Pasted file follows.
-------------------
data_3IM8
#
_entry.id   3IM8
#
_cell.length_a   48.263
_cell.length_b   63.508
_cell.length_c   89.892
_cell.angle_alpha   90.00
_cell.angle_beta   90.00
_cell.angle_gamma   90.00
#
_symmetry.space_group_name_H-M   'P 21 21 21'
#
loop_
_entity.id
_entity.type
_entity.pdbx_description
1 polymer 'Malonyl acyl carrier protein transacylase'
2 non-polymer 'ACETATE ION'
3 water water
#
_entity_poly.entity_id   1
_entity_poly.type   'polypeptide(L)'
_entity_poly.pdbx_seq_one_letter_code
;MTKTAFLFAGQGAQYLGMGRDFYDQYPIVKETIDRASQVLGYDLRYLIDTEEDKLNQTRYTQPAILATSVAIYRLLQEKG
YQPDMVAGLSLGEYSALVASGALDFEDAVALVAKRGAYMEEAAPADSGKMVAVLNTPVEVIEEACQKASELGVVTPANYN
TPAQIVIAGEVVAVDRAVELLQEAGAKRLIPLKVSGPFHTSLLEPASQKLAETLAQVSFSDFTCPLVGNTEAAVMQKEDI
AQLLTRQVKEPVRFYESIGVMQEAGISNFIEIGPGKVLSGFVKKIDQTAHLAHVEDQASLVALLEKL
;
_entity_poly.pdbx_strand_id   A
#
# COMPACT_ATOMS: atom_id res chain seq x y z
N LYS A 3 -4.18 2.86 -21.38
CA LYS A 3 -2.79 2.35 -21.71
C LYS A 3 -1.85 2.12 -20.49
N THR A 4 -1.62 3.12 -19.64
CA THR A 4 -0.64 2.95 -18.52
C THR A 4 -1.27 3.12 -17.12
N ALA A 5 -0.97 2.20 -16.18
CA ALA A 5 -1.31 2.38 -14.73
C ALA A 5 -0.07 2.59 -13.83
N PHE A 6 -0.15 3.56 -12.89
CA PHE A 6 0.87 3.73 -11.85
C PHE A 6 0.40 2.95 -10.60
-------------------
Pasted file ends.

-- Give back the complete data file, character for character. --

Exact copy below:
data_3IM8
#
_entry.id   3IM8
#
_cell.length_a   48.263
_cell.length_b   63.508
_cell.length_c   89.892
_cell.angle_alpha   90.00
_cell.angle_beta   90.00
_cell.angle_gamma   90.00
#
_symmetry.space_group_name_H-M   'P 21 21 21'
#
loop_
_entity.id
_entity.type
_entity.pdbx_description
1 polymer 'Malonyl acyl carrier protein transacylase'
2 non-polymer 'ACETATE ION'
3 water water
#
_entity_poly.entity_id   1
_entity_poly.type   'polypeptide(L)'
_entity_poly.pdbx_seq_one_letter_code
;MTKTAFLFAGQGAQYLGMGRDFYDQYPIVKETIDRASQVLGYDLRYLIDTEEDKLNQTRYTQPAILATSVAIYRLLQEKG
YQPDMVAGLSLGEYSALVASGALDFEDAVALVAKRGAYMEEAAPADSGKMVAVLNTPVEVIEEACQKASELGVVTPANYN
TPAQIVIAGEVVAVDRAVELLQEAGAKRLIPLKVSGPFHTSLLEPASQKLAETLAQVSFSDFTCPLVGNTEAAVMQKEDI
AQLLTRQVKEPVRFYESIGVMQEAGISNFIEIGPGKVLSGFVKKIDQTAHLAHVEDQASLVALLEKL
;
_entity_poly.pdbx_strand_id   A
#
# COMPACT_ATOMS: atom_id res chain seq x y z
N LYS A 3 -4.18 2.86 -21.38
CA LYS A 3 -2.79 2.35 -21.71
C LYS A 3 -1.85 2.12 -20.49
N THR A 4 -1.62 3.12 -19.64
CA THR A 4 -0.64 2.95 -18.52
C THR A 4 -1.27 3.12 -17.12
N ALA A 5 -0.97 2.20 -16.18
CA ALA A 5 -1.31 2.38 -14.73
C ALA A 5 -0.07 2.59 -13.83
N PHE A 6 -0.15 3.56 -12.89
CA PHE A 6 0.87 3.73 -11.85
C PHE A 6 0.40 2.95 -10.60